Thanks for the cookbook review — very informative.

  • My sister lives on a US base in Japan, and she and a friend sold 1/2 size cakes at an American/Japanese festival last year, as they were still bigger than what the Japanese could fit in their ovens. Apparently their ovens are teeny-tiny!

  • Another book which I liked and has been recently published is Solution Macarons published by Mercotte.

    Only for french readers, unfortunately…

  • David, what type of coloring product would you use in these, liquid, powder or gel? I think what intrigues me the most about macaroons are the beautiful shades of color they can be.

  • They may have taken the world by storm but sadly they still have not made it to my corner of the Caribbean. Would you say that this book is a good book for a beginner – someone who has never made a macaroon before let alone even tasted one?

  • I quite liked the macarons Gourmet had in a couple of years ago:

    http://www.epicurious.com/recipes/food/views/Espresso-Blackberry-Macarons-243644

    (there are four or five variations at the end of the recipe–I made the pistachio-cardamom ones and they were excellent though next time I will put in more cardamom.)

    So if anyone reading this is looking for a slightly easier recipe and/or doesn’t want to buy a book, you might check that out.

  • I agree with one of your sentiments, “Why make them at home?”, though they are Gluten Free, they are best bought in a nice Patisserie not only in Paris, but also in other cities around the world.

    Even in Calgary. We have Yann Haute Patisserie, who’s selection really is amazing. Traditional and inventive at the same time.

    http://theceliachusband.blogspot.com/2010/02/yann-haute-patisserie-reloaded.html

  • Heard so much about this book thanks to my current mac obsession. Love the coffee ones you tried, and love the feet! Loved the review too! One day I hope I shall win over these fiddly creatures!!

  • Living on another continent, I wondered what all the fuss was about macarons. Are they the same cookie as macaroons, only filled? The Epicurious Dictionary lists “macaroons”, but not “macarons”, so it did not enlighten me. Maybe they are too new to be in their dictionary, though they do have a recipe for macarons.

  • Love the coffee macaroons…so dinky and chiiic! Indeed, an upside of Japanese recipe book is lots of photos attached which is our universal language :)

  • Thank you for clearing up the macaron mystery. I too have noticed the popularity of macarons here in the States. I was confused because I do not remember them being little sandwiches. The macarons from my childhood were just little meringue cookies, no filling. Everyone here also seems to confuse them with macaroons which of course are coconut cookies popular at Passover.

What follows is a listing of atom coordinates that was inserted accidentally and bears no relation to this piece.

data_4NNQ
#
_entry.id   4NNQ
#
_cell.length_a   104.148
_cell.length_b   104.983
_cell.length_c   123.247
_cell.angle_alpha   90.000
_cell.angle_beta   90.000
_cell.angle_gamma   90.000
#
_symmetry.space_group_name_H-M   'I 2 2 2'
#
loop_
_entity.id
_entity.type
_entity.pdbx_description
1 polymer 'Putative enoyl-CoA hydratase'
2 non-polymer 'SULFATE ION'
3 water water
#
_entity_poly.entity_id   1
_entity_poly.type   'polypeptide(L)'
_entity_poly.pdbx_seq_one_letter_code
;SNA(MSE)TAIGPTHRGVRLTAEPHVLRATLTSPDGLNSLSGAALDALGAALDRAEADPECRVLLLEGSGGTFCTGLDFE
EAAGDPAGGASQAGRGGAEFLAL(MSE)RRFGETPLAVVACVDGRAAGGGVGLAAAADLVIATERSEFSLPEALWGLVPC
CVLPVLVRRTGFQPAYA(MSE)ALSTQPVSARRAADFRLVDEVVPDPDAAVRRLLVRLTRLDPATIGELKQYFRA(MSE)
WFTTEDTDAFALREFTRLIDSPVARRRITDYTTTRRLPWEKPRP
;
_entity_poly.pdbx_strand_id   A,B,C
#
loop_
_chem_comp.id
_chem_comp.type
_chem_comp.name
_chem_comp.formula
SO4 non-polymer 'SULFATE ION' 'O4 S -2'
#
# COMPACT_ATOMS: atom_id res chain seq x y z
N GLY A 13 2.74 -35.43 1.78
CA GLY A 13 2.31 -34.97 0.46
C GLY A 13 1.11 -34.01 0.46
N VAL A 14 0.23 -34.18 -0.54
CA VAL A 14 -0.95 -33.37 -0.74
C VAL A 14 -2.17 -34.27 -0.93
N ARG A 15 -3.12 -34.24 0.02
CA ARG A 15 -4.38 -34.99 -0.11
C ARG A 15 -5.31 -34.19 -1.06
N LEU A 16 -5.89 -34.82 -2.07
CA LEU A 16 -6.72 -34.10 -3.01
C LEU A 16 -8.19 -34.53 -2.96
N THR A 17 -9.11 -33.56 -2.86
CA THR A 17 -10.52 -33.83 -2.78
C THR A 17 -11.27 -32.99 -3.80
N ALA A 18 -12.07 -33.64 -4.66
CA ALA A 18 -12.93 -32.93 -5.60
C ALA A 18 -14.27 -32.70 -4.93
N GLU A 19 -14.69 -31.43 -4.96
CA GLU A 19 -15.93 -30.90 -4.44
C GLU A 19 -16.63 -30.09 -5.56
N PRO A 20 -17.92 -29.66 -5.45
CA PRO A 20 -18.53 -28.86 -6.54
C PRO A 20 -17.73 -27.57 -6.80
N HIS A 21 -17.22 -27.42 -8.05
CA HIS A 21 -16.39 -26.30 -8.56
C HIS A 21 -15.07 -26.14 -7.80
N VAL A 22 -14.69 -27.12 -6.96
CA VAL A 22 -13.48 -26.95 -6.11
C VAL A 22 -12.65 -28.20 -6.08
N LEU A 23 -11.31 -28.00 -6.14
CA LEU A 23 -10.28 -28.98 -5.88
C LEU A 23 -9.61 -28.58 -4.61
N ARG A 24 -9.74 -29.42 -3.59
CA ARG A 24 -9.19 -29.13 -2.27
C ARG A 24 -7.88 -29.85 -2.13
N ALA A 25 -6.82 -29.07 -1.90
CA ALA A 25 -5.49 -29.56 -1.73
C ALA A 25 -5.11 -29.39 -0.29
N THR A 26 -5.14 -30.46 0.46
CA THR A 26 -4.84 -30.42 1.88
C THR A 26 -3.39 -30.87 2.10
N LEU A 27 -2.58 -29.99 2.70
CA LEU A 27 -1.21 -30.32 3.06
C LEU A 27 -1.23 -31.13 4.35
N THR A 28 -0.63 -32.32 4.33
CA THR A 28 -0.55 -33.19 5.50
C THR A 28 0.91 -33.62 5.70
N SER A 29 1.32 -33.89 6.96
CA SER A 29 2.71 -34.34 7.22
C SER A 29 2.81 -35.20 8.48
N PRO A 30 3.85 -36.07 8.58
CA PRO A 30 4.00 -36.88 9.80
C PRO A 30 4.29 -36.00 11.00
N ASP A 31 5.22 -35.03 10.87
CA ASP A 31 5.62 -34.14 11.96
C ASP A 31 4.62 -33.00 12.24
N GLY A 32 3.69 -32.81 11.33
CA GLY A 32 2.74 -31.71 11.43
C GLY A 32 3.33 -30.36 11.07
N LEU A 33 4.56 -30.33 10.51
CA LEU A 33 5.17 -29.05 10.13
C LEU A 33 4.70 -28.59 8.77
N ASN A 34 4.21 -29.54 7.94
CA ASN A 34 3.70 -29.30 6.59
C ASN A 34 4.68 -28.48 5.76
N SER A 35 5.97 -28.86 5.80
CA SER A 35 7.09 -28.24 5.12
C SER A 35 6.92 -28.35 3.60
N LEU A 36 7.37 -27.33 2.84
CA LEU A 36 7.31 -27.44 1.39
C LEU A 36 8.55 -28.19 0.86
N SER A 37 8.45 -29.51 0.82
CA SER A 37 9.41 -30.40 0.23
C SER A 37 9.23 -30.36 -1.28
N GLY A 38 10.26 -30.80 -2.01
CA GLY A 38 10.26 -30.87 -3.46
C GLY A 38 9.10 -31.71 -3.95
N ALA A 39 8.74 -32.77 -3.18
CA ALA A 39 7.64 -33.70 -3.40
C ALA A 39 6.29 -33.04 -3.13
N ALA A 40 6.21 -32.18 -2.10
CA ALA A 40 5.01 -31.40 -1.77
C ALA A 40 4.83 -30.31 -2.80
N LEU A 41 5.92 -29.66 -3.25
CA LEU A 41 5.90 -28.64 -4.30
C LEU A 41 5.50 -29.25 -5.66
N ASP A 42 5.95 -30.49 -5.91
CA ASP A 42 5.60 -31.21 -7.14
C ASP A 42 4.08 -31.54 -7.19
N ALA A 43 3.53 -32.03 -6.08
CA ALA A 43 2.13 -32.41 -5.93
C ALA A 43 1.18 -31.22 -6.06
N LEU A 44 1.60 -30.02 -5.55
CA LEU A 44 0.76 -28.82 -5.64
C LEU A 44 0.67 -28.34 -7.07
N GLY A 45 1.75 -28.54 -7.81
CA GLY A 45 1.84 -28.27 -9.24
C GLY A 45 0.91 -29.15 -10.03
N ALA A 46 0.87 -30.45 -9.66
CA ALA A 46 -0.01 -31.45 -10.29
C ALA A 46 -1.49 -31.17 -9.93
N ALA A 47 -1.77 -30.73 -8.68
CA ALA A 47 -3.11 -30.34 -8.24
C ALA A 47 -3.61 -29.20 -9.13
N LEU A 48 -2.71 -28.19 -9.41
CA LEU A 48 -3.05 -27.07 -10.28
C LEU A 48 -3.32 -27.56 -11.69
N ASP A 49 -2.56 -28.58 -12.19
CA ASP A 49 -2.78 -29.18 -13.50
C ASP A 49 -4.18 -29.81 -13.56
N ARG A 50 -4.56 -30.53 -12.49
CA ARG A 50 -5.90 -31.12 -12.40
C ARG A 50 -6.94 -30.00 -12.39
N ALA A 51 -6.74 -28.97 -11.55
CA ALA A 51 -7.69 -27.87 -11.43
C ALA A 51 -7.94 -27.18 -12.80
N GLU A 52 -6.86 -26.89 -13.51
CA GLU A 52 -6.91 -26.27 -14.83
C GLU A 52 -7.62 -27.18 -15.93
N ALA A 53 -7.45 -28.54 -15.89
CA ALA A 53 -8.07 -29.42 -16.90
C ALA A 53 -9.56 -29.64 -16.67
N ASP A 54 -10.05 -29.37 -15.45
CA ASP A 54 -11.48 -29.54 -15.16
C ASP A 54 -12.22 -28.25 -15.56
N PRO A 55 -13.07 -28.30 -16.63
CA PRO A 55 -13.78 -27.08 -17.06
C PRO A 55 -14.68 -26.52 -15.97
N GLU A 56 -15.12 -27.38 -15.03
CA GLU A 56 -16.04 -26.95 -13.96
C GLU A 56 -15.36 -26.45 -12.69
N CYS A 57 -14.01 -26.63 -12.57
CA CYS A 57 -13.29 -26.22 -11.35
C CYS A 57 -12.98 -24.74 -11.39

• Nice article and review. I find your distinction between Parisian and provincial macarons a little strange- you’ll find sandwich macarons to die for in Lyon.

    If you don’t believe me, try the coffee macarons at Bouillet (http://www.chocolatier-bouillet.com) or the tarte tatin ones at Richard Sève (http://www.chocolatseve.com/).

    Or maybe not, these biscuits are more addictive than crack. And, they’re cheaper than their parisian equivalents.

  • This is one of those confections where I send the recipe to my cousin and convince her to make them for me. She is a much more precise baker than I am. We will have to make them before the bridal shower we are throwing in a month. These would be perfect on the dessert table, since it is a French themed party.

  • My first and only attempt at macarons was from this book, I Love Macarons. Unfortunately, I had mixed results. Some with feet and some without. I think I will use a recipe from another source next time to see what happens. Better yet, I will just have to pick up some next time I get to Paris!

  • when i recently visited paris with my family, we had many kinds of desserts and sweet treats, but in all fairness, the macarons were the best – they had a very light not too sweet taste – we boguht some back with us to our home, the bite-sized ones, which were perfect as an after-dinner treat, almost like a palate-cleanser

  • I’ve tried croissants and champagne in my real life; both are from France but definitely not macarons. Thanks David for bringing this up, would love to try them someday!

  • Hi David,

    Love your blog, love your books, Love your recipes and your personal touch! That said, Have you had any experience making Macarons, or indeed any other egg white confection at altitude?

    I live in Santa Fe at 7200 ft. I have successfully converted all my tried and true recipes from sea level (NYC), and have not had a problem yet. I have made macarons, once, here. I went ahead and under-beat the egg whites to their peak to allow for expansion. It worked out okay, I got feet, but as I have to make a few dozen for an event, I was wondering if you had any experiences to share…

    Thanks!

    Claudia

  • Wow. Coffee and sugar in one cookie…does it get any better? And I love the photo of the meringue. Kind of want to put my face in it, but that might be a little too “9&1/2 weeks”, no? Great post David:)

  • The French: Hmmm, you might have been gazing a bit too long at the outtake for that meringue shot?